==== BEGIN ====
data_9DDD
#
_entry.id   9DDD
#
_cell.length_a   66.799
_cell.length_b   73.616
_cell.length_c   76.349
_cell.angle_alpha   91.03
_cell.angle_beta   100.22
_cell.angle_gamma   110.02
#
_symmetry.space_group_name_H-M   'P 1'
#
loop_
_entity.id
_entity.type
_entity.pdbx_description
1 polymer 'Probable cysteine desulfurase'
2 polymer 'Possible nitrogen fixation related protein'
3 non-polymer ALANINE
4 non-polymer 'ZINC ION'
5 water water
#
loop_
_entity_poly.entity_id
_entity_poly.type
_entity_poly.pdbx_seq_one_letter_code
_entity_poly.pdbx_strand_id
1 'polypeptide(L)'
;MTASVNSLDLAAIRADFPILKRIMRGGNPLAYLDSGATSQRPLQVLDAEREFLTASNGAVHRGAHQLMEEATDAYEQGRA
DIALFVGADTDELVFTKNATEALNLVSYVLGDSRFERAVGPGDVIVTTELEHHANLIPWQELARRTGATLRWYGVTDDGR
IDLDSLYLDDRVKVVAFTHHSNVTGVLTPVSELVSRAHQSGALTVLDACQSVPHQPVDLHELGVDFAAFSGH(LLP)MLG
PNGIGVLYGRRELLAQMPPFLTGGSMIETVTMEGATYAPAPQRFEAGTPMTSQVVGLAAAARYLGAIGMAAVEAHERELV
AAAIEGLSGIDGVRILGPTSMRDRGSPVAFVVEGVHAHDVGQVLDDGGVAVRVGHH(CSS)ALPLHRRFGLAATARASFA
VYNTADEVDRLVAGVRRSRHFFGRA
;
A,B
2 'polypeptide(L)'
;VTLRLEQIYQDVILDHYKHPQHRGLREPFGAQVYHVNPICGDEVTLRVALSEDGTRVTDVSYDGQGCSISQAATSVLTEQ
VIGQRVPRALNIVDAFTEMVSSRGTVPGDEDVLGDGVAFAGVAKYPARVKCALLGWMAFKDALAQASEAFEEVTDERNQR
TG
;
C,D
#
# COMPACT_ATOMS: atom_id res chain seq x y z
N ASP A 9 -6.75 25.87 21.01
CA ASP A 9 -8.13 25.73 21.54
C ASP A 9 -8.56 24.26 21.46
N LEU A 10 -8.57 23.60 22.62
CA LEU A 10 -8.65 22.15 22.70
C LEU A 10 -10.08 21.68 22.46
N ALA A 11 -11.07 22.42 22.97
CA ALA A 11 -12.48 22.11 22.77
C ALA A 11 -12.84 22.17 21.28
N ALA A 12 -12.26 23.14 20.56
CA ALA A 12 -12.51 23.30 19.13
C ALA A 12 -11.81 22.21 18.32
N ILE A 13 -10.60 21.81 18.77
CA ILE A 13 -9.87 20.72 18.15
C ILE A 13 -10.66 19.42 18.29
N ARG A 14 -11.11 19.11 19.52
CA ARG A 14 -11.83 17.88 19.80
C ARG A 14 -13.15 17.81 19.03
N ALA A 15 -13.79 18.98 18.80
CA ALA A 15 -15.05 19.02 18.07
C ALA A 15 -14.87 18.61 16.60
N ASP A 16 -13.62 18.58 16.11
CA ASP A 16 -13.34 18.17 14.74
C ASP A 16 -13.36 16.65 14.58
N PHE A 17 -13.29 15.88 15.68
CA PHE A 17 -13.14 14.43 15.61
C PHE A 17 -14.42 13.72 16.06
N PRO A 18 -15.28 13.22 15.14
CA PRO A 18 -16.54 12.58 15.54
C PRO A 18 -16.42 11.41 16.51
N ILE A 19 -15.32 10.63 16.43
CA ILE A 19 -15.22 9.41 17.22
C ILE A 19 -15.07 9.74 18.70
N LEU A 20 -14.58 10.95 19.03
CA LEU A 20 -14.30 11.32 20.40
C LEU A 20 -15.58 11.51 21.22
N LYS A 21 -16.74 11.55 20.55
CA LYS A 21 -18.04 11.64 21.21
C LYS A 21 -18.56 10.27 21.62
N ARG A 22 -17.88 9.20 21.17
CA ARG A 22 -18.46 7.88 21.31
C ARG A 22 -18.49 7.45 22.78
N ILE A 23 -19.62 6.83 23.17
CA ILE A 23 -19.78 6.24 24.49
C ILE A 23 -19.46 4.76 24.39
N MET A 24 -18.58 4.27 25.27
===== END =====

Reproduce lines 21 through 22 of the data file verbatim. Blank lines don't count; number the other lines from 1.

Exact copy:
4 non-polymer 'ZINC ION'
5 water water